It is now 9:00 am, and a young woman brings a pair of black high heel shoes for Mama Faiz to repair. She bargains with the shoe cobbler, insisting to pay 20 Afghanis for the repair job while the shoe cobbler stresses on 30 Afghanis. The shoe cobbler finally agrees to fix the shoe for 20 Afghanis.
The woman then leaves to come back in an hour. 20 Afghanis is not going to help him much, which worries the shoe cobbler a lot. Unemployment and poverty, as well as the banning of live music by the Taliban has been hurting the man every moment since the collapse.
Mama Faiz Mohammad earned between 15,000 to 20,000 Afghanis a month by playing music at events before the Taliban overtook Afghanistan. Mr. Ghaffari lost the income from music and does not earn very much from cobbling shoes either.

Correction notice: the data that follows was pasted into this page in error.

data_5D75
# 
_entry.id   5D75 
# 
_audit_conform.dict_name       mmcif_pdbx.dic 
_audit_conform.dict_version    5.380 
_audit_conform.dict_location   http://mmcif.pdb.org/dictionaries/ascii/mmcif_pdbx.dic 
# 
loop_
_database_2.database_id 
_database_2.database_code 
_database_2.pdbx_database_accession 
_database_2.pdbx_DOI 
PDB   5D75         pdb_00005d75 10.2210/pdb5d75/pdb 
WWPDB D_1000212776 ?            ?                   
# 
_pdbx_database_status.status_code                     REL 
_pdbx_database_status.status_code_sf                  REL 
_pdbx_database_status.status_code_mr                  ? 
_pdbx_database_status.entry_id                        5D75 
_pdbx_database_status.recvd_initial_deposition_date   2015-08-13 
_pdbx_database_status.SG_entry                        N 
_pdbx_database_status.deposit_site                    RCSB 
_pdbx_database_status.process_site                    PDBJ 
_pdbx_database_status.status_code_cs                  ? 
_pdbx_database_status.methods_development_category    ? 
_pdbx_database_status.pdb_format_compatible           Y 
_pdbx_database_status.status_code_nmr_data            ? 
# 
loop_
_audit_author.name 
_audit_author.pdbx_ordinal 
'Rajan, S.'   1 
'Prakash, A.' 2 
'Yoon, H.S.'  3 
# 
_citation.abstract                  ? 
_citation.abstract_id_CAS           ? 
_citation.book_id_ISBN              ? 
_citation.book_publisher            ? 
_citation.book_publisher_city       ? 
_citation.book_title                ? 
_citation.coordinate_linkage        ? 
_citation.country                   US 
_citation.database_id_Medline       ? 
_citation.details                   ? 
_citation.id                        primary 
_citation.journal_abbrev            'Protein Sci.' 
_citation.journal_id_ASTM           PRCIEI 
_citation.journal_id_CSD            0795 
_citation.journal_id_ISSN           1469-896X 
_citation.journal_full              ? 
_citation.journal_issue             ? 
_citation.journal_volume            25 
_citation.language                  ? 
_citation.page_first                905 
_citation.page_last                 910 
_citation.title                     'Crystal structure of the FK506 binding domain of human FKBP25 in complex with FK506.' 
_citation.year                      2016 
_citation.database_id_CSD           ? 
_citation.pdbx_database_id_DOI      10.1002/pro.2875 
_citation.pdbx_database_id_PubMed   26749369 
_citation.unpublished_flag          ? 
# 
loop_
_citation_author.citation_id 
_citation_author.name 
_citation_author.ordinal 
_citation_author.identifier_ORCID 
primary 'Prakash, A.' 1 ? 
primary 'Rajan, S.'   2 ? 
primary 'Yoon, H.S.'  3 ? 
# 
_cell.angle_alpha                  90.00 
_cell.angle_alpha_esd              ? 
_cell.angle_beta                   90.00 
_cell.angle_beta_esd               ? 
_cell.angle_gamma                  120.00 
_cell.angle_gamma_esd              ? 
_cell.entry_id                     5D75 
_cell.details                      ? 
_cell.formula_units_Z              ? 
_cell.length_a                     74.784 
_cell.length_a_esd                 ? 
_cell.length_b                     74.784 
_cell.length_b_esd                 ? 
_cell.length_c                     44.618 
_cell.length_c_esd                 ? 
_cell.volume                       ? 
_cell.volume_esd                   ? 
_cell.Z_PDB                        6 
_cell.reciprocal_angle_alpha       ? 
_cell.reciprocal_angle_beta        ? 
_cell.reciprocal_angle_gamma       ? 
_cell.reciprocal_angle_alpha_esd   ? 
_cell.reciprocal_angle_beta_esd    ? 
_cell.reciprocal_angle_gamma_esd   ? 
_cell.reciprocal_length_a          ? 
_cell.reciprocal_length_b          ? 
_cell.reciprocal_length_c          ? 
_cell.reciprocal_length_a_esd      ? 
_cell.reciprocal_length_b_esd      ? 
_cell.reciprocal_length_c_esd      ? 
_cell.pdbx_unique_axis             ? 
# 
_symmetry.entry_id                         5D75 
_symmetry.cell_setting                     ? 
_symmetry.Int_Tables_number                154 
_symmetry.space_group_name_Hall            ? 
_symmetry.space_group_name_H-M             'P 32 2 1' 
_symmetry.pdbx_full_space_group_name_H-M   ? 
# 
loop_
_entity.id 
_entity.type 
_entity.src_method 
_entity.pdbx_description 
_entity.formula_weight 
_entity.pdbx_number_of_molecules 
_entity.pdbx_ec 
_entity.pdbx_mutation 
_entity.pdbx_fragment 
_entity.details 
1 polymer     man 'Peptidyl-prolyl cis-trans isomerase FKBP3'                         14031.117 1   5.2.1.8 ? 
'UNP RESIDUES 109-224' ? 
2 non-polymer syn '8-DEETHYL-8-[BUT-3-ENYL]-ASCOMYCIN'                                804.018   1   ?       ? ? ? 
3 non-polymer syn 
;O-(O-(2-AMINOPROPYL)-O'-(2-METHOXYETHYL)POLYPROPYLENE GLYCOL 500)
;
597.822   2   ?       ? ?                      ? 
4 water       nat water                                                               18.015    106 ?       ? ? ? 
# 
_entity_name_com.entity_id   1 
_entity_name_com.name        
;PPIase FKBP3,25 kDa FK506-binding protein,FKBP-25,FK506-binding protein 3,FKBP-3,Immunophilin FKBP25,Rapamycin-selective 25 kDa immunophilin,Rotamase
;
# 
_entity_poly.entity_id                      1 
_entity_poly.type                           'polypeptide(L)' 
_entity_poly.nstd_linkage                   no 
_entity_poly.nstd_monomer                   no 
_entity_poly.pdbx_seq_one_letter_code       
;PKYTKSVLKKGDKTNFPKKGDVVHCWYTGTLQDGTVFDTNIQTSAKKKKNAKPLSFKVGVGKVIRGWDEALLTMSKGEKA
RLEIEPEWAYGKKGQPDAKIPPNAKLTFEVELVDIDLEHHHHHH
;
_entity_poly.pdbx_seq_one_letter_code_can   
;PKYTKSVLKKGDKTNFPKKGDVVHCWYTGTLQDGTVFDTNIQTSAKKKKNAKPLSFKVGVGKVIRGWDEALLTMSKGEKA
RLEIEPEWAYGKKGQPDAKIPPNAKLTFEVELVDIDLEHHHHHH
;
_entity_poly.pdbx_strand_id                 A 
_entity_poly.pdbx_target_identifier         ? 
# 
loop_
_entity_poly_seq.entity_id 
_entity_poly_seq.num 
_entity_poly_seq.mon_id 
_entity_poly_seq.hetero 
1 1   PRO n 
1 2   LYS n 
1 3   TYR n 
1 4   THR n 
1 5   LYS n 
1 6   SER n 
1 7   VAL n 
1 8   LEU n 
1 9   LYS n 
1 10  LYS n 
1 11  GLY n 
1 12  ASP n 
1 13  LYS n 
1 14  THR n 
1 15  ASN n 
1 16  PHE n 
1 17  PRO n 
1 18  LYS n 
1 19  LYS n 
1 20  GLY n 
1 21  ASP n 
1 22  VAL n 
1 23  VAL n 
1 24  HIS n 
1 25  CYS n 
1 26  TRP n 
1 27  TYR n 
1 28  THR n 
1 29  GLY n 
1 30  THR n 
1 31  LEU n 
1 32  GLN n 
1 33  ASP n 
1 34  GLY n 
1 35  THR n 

The value of the Afghani against the dollar has dropped significantly. Afghanis were exchanged at 75 Afghanis to $1 just before the collapse. Now the exchange rate has fallen to 88 Afghanis to $1.
Mama Faiz becomes personal for a little bit, smiling while in thought, he says, he loves his wife very much but is not sure about his wife loving him as much as she used to.
“My wife loved me a lot when I was young and my income was good, but the current undesirable situation has waned her love,” Mr. Ghaffari ended with a solemn face.
The woman from an hour ago returns to take her shoes around 10:00 am. “Babu! Have you fixed my shoes?”, the woman asks as she gets close to Mama Faiz’s booth. She then picks up her shoes from Mr. Ghaffari and leaves after paying him.